Right now, I have the misfortune to be “learning” about national politics from a whole bunch of liberal college students. Today, we “learned” about health care, and a variety of misconceptions were presented.
1. A Public Option will not hurt the insurance companies.
Okay, let’s look at this from a logical standpoint. The reason that we (allegedly) need a public option is because some people can’t afford a private option. Therefore, the public option needs to be cheaper, or we have the same problem. If it’s cheaper, and just as good (which it would have to be because the goal of this is for all people to have equal ability to keep themselves alive) then people are going to opt into it. Even if you can afford the private option, you will take the public one: it’s cheaper.
2. There are no long lines in Universal Health Care Countries.
Brits pull out their own teeth—http://www.cnn.com/2007/WORLD/europe/10/15/england.dentists/index.html
At any given time in Great Britain, there are over half a million people waiting to get into a hospital for treatments.—http://abcnews.go.com/2020/Stossel/story?id=7938095&page=1
Canadians wait a median of six weeks to see a specialist following a referral from their family doctor. They are then forced to wait about another seven weeks to receive the treatment the specialist recommends. Should they need a CAT scan, the median wait is five weeks; for an MRI, 11 weeks. In America, you can get an MRI for your family pet within a day or two.—-http://www.heritage.org/Press/Commentary/ED032202.cfm
The Canadian Medical Association reported last year that 121 patients in Ontario scheduled for bypass surgery had been permanently removed from the waiting list. The reason: They had waited so long they were deemed medically unfit to undergo surgery without an unacceptable risk of dying.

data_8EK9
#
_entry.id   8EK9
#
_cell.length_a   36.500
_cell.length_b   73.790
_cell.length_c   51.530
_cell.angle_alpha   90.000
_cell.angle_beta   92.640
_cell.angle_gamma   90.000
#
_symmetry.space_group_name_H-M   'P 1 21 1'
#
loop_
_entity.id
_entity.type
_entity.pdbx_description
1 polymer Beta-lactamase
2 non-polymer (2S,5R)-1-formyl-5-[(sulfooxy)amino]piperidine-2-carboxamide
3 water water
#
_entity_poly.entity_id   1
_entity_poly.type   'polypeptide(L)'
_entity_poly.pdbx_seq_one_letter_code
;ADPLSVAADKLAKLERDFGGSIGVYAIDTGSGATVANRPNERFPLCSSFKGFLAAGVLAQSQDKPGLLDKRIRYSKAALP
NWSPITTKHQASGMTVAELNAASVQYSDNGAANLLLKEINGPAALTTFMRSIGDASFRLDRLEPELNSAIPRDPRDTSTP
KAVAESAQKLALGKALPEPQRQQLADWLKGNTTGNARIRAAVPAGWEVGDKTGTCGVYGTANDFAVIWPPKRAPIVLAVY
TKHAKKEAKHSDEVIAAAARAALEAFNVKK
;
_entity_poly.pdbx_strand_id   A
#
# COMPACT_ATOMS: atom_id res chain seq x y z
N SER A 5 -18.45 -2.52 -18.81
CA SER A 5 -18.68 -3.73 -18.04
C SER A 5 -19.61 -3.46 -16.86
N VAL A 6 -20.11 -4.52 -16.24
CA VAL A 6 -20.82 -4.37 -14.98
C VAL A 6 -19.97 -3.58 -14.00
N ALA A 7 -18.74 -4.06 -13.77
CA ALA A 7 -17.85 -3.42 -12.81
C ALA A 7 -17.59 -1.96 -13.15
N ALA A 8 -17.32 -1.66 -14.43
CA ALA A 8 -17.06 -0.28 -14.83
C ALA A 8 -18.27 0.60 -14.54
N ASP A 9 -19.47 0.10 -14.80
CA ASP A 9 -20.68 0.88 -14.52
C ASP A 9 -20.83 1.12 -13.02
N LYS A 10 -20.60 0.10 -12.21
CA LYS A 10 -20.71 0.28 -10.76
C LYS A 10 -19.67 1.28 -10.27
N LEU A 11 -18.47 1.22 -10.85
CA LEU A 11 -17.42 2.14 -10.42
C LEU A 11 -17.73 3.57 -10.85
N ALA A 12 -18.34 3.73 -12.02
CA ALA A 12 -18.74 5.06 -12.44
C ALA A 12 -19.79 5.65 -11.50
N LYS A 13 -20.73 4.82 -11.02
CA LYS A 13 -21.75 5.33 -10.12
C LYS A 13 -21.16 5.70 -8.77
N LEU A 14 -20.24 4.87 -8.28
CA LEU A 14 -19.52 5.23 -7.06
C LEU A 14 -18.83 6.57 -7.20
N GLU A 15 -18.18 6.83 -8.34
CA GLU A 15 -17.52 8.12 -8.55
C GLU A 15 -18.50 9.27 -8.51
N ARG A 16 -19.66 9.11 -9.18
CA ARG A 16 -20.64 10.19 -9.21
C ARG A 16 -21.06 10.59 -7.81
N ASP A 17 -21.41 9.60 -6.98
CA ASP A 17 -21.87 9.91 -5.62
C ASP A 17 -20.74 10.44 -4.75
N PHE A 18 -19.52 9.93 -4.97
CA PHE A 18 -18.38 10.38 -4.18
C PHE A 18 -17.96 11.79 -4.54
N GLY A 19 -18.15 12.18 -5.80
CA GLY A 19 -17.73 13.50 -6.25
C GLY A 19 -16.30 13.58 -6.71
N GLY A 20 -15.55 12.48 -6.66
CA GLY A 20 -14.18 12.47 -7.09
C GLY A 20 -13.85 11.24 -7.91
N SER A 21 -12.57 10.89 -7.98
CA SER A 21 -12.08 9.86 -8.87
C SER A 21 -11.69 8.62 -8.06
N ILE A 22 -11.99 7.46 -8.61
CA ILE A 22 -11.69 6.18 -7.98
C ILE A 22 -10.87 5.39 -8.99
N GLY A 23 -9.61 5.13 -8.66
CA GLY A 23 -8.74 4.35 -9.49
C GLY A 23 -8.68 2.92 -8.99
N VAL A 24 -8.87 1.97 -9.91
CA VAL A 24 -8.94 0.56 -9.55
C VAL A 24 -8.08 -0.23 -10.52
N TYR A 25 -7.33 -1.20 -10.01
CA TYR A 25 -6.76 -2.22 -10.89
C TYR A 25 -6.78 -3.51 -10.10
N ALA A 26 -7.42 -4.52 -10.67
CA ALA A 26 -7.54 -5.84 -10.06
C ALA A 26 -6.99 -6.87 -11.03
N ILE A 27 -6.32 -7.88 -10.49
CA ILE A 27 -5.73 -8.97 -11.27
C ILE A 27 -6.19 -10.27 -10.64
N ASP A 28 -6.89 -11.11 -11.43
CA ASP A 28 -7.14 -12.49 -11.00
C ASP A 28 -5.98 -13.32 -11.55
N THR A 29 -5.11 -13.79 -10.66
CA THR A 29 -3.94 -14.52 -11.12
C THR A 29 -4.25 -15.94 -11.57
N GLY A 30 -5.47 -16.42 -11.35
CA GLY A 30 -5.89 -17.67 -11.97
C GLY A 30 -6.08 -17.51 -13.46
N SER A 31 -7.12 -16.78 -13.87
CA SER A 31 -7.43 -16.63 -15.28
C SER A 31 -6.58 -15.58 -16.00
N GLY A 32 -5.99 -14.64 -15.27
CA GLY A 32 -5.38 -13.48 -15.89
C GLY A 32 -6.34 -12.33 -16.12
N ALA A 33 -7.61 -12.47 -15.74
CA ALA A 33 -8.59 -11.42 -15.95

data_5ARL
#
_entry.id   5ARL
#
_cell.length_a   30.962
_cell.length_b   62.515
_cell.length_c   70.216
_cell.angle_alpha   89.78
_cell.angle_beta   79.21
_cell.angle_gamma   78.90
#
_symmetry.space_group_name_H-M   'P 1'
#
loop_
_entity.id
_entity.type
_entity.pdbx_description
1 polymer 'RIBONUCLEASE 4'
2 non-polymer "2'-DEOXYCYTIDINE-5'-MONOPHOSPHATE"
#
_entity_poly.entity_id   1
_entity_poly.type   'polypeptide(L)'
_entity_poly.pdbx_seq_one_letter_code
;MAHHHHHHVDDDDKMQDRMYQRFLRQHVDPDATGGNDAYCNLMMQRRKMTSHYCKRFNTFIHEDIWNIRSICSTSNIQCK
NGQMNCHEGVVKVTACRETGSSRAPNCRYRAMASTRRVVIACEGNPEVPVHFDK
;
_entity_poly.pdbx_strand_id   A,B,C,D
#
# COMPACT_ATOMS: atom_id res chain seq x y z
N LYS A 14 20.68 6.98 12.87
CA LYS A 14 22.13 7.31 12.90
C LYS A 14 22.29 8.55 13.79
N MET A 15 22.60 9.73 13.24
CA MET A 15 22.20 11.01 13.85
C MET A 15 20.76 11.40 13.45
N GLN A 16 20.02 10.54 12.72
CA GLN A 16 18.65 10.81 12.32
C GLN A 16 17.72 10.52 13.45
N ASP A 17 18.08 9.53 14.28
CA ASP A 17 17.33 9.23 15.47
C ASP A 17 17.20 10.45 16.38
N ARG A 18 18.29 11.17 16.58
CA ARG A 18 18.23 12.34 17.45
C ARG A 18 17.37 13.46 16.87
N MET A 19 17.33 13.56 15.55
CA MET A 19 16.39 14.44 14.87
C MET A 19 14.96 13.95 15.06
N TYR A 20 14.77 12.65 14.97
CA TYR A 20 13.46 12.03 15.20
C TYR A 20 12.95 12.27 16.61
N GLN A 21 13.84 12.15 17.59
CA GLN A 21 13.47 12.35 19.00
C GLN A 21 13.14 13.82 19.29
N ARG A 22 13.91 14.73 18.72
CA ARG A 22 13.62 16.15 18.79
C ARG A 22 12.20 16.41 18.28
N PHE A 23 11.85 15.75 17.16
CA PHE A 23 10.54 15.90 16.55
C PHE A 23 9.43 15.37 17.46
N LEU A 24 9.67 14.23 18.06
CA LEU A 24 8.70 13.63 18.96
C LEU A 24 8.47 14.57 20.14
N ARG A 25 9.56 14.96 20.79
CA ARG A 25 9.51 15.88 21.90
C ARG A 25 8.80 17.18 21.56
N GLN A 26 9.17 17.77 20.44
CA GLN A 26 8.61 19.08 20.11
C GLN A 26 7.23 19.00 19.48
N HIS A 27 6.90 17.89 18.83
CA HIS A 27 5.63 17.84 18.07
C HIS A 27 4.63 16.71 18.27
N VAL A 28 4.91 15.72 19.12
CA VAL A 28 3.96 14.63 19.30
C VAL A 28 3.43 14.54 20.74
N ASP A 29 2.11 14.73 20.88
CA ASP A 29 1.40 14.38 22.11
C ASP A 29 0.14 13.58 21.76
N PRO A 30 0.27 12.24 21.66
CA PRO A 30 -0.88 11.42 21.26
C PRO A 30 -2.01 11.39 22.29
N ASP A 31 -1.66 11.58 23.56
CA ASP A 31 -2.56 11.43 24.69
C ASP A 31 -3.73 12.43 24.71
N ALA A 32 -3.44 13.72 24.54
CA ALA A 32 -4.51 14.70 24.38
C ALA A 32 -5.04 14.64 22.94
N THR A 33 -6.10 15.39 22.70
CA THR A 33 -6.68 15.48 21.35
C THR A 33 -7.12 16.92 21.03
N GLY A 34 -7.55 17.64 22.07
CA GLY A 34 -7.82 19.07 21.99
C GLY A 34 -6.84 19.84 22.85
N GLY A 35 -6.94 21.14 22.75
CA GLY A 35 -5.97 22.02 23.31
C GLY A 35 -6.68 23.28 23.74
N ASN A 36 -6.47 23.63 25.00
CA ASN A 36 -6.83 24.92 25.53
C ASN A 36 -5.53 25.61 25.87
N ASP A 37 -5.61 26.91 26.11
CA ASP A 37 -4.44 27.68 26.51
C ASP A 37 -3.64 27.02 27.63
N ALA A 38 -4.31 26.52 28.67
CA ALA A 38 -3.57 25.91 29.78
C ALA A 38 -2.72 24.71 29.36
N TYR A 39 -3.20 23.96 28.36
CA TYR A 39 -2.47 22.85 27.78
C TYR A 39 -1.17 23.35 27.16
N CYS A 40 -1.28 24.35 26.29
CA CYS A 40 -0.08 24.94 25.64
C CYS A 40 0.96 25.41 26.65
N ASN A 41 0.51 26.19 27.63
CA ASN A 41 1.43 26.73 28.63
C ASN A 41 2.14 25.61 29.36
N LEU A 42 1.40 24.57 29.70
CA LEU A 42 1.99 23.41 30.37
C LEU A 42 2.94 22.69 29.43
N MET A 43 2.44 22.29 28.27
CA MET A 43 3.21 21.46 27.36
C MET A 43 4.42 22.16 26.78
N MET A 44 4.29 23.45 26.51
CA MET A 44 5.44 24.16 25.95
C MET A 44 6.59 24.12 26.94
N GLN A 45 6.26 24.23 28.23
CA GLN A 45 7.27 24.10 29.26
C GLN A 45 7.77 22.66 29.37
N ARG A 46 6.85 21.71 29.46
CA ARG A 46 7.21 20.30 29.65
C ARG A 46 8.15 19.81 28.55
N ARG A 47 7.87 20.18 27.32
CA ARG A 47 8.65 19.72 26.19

The World Health Organization estimates that 25,000 people in Britain die unnecessarily of cancer every year – people who would likely have survived had they been in the United States. For a British man with colon cancer, the five-year survival rate is 41 percent; in the United States, 64 percent. For lung cancer, the survival rates are 6 percent and 13 percent, respectively. Women with breast cancer in Britain survive in 67 percent of cases after five years, compared with 84 percent of American women.
3. People in Universal Health Care Countries like their system, so it’s good.
While this one should be self explanatory, let me mention a few things. First, people support systems for a variety of reasons. In Canada, the main reason people support the system is that they think it is promotes equality (http://abcnews.go.com/Health/PrescriptionForChange/story?id=2582976&page=1). They like to think that their country allows everyone free and fair access. This doesn’t mean that the system is good, though arguably a system where everyone suffers equally is fair.
I hope that’s enough to debunk those misconceptions. If not, feel free to comment.